Laser Blog

Articles tagged "digital rights"

50 Word Processor Review

Friday 9th February, 2007

The review itself is quite interesting. We all use word processors at some time or another. But it was these two quotes which caught my eye:

OpenOffice.org is the first office suite (and word processor) to use the new OASIS OpenDocument Format, the future-proof ISO certified international standard for office documents (ISO/IEC 26300:2006).
As of 2006, ODF is the ISO certified international standard for office documents, not OXML, nor .doc. For any other vendor, it's easier to write a conversion filter for ODF than will ever be for OXML, among other reasons for the sheer sake of supporting Microsoft's backward compatibility with its previous proprietary formats over the past 18 years. Corel has announced it will support both ODF and OXML in the next WordPerfect version.

(Emphasis added.)

OXML (Open XML) is Microsoft's answer to ODF (OpenDocument Format), although the name is somewhat misleading in that it's not really open. When concerns were raised about this, Microsoft provided a covenant not to sue, an offer which was generally rejected. Underhand stuff; try and sneak it in, then promise "not to sue", a promise which turns out to be worthless anyway.

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49 The BBC plans to lock online TV viewers into Microsoft products

Wednesday 7th February, 2007

This is interesting. The BBC has announced that its new on-demand services will be limited to Microsoft Windows.

A report from the BBC Trust said that services will be unavailable to consumers who do not use Microsoft software or have an up-to-date version of Windows.

(Emphasis added.)

So, will BBC services eventually be limited to users of Microsoft Vista only?

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45 Vista "an unprecedented loss of consumer control over their own PCs"

Thursday 1st February, 2007

The BBC has finally published an article on some of the negative aspects of using Vista. I imagine their previously one-sided reporting annoyed so many people that they were forced to publish the other viewpoint.

The article's author, Michael Geist, who holds the Canada Research Chair in Internet and E-commerce Law at the University of Ottawa, Faculty of Law, identifies some worrying issues:

Vista's legal fine print includes extensive provisions granting Microsoft the right to regularly check the legitimacy of the software and holds the prospect of deleting certain programs without the user's knowledge.

Also, note that earlier I said "using Vista", not "owning Vista"; you don't own it, you're just paying for the right to use it, within certain constraints which Microsoft have decided to apply. When you download a free copy of Linux, it belongs to you.

For greater certainty, the terms and conditions remove any doubt about who is in control by providing that "this agreement only gives you some rights to use the software. Microsoft reserves all other rights".

For those users frustrated by the software's limitations, Microsoft cautions that "you may not work around any technical limitations in the software".

Some people actually pay money for this sort of abuse!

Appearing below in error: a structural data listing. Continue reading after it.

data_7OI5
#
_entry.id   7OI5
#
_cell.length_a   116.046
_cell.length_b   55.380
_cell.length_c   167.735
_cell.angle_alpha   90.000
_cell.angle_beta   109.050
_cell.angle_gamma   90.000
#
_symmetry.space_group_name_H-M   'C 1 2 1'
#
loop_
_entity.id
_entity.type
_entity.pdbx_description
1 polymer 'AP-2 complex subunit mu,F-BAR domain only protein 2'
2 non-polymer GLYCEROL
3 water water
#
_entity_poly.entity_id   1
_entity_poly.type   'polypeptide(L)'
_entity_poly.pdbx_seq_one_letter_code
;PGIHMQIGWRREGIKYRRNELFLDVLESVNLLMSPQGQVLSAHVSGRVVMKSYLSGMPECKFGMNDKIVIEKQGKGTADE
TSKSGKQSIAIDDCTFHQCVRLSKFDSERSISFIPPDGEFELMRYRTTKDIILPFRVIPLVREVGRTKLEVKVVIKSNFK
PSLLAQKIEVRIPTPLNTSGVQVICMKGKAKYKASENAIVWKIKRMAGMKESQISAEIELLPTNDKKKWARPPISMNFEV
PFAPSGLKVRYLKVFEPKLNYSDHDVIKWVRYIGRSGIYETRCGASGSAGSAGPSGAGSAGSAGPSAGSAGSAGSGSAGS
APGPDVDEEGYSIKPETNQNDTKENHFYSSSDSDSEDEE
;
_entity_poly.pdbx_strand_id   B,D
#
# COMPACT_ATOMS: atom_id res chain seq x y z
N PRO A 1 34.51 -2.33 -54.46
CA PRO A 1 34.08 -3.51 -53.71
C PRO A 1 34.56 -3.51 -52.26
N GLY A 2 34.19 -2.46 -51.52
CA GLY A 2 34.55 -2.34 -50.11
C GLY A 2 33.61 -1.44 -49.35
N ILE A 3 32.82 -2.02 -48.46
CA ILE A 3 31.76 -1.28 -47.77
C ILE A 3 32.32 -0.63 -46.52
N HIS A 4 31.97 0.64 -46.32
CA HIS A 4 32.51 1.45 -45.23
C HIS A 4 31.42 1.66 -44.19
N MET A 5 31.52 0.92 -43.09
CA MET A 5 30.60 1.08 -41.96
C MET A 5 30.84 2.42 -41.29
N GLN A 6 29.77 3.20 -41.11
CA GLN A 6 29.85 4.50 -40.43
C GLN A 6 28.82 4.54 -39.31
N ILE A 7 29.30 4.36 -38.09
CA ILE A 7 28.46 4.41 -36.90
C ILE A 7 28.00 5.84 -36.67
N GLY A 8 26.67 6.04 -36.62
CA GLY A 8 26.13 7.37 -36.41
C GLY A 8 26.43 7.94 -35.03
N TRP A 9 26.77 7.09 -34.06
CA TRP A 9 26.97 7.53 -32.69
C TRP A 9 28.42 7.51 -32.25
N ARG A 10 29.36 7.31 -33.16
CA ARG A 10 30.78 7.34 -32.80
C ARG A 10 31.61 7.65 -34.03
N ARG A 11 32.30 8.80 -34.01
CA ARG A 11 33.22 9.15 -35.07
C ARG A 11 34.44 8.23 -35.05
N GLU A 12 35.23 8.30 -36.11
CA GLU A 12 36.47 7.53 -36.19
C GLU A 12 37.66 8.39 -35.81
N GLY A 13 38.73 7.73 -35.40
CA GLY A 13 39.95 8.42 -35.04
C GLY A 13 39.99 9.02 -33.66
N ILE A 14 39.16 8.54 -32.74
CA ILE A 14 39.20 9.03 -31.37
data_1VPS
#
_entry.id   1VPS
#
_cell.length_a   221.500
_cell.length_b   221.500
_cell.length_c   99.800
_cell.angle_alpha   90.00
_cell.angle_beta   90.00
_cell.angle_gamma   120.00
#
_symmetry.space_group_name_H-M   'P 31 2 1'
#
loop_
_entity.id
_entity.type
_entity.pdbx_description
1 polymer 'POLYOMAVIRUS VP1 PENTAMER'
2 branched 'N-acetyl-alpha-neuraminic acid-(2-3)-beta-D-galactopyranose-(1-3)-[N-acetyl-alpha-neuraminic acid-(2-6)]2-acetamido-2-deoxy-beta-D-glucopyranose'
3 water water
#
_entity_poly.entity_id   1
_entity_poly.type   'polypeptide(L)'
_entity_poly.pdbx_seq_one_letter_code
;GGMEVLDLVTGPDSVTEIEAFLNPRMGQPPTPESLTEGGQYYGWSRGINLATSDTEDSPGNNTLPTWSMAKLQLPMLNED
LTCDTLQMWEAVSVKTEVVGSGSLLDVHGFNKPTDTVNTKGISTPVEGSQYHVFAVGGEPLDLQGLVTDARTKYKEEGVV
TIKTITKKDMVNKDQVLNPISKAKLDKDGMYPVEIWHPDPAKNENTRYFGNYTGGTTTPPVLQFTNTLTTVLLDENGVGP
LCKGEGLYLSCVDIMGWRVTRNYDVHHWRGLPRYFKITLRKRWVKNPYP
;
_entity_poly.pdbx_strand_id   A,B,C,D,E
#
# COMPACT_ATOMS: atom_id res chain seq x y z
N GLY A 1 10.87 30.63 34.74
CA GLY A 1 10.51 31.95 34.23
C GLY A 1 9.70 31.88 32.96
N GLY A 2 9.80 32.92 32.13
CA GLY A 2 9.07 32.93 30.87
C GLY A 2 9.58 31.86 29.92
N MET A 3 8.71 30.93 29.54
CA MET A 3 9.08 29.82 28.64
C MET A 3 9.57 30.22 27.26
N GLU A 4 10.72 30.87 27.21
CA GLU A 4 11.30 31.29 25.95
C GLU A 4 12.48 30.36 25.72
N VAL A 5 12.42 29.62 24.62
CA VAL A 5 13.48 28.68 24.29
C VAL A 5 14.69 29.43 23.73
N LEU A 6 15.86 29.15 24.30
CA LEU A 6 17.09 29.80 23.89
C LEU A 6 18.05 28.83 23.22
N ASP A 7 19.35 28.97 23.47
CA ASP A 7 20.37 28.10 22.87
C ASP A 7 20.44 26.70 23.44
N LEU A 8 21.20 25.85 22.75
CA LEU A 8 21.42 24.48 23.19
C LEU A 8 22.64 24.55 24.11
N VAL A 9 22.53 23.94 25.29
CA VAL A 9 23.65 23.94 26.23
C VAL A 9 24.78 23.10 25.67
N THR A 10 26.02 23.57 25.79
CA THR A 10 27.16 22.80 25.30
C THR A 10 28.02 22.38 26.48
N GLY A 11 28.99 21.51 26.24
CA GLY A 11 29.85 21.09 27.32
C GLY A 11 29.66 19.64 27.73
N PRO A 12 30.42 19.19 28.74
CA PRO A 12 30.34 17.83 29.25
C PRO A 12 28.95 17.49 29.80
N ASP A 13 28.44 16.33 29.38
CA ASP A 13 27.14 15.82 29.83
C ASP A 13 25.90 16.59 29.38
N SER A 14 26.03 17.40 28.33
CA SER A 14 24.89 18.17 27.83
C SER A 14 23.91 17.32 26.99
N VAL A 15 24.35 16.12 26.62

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44 Vista isn't Green?

Wednesday 31st January, 2007

The Green Party (UK) asks: "Who has the key to your Vista PC?" I'll give you a clue: it isn't you.

Microsoft's latest operating system, due for release tomorrow, is defective by design, putting Microsoft and the corporate media in control of your computer.

It's a valiant effort by the Green Party, but some people don't seem to get it. No matter how many times you tell them, they just don't care. Apathy, eh?

"So-called 'digital rights management' technology in Vista gives Microsoft the ability to lock you out of your computer. Technology should increase our opportunities to consume media, create our own and share it with others.

"But Vista helps the corporate media take away our consumer rights. Silence in government betrays a shocking complacency in the face of this latest attack on our rights."

Vista will also be power hungry, as it requires more processing time to encrypt and decrypt 'premium' content, and looks around the computer every few milliseconds to check that nothing is trying to distribute de-coded 'premium' video or sound.

There was never a better time to switch to Linux.

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43 A Cost Analysis of Windows Vista Content Protection

Wednesday 31st January, 2007

This is a real eye-opener, a detailed analysis of Vista's DRM infection. The article is quite long, so you might be tempted to think, "Ah, forget it!" Before you dismiss it, have a quick look at the more important section titles:

  • Disabling of Functionality
  • Indirect Disabling of Functionality
  • Decreased Playback Quality
  • Elimination of Open-source Hardware Support
  • Elimination of Unified Drivers
  • Denial-of-Service via Driver/Device Revocation
  • Decreased System Reliability
  • Increased Hardware Costs
  • Increased Cost due to Requirement to License Unnecessary Third-party IP
  • Unnecessary CPU Resource Consumption
  • Unnecessary Device Resource Consumption

Believe me, if you intend to purchase Vista, or a PC with Vista installed on it, this is well worth the read.

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